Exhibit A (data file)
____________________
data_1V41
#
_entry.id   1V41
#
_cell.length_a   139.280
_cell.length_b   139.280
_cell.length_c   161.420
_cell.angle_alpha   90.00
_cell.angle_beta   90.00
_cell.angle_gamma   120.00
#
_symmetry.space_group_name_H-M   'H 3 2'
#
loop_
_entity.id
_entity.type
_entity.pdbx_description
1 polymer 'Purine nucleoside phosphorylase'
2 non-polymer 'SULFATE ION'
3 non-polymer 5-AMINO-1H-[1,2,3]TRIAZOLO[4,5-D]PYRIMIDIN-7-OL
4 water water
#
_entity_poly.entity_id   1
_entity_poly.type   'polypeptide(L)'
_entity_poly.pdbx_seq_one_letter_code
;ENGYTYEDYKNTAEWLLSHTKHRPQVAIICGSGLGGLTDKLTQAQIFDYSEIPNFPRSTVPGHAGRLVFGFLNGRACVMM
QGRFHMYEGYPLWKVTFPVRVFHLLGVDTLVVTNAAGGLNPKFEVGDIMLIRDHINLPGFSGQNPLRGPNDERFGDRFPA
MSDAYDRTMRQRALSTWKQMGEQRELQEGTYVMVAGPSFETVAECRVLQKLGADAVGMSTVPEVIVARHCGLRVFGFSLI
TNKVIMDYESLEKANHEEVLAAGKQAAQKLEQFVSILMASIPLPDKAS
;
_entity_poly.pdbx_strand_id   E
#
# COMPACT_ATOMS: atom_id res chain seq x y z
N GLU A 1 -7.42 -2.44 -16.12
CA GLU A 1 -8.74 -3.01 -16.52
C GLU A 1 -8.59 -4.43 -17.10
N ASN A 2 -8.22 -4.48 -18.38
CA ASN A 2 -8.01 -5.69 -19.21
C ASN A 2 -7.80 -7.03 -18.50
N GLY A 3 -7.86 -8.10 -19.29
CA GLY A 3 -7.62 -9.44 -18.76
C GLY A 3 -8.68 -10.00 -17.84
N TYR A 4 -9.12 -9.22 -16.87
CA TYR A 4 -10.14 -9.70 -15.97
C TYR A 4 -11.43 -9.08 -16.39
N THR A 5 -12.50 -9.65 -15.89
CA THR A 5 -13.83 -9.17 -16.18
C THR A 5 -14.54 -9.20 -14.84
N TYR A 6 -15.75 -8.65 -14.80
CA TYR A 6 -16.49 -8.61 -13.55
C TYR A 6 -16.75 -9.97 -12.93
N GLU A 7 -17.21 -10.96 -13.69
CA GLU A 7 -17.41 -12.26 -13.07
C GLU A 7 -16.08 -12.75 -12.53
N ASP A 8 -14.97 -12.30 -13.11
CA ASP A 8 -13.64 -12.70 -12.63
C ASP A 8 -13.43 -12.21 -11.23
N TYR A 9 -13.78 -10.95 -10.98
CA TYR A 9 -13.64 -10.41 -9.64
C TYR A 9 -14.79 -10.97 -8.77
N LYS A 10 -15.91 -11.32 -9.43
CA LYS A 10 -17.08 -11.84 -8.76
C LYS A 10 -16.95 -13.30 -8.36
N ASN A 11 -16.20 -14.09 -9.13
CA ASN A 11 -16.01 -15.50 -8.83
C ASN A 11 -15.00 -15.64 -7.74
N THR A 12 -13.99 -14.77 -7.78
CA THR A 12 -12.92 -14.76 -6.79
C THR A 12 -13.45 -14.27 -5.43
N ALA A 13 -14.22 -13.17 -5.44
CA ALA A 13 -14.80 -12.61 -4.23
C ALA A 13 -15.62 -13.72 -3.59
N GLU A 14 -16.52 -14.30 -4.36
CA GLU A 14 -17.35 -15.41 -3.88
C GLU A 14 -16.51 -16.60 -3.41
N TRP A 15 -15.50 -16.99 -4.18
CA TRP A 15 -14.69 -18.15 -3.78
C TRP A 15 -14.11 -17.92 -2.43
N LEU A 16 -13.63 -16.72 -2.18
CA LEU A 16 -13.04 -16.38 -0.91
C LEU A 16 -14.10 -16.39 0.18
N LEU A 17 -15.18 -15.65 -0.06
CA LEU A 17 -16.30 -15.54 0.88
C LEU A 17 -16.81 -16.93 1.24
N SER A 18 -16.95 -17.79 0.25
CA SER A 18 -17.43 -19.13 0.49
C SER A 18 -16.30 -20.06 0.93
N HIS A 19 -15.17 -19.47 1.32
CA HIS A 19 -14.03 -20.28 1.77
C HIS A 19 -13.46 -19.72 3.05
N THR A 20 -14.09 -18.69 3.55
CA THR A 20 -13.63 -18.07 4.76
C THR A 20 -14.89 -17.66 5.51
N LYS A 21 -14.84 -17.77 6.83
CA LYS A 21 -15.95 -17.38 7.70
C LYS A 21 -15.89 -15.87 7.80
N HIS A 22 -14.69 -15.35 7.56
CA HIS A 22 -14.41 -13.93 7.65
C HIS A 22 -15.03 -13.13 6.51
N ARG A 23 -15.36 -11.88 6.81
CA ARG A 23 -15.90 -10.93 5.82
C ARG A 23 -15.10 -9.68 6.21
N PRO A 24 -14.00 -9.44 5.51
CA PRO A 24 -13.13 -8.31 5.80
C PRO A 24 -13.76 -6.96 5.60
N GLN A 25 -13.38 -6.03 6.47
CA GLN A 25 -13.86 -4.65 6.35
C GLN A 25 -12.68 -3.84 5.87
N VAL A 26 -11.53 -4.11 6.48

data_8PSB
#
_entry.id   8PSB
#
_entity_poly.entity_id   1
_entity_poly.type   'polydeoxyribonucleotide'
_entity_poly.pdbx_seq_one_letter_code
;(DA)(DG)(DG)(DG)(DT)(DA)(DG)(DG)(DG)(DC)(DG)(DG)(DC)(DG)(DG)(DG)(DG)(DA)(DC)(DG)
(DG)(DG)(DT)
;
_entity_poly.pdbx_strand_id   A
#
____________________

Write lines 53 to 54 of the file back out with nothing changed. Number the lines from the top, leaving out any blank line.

CA GLU A 7 -17.41 -12.26 -13.07
C GLU A 7 -16.08 -12.75 -12.53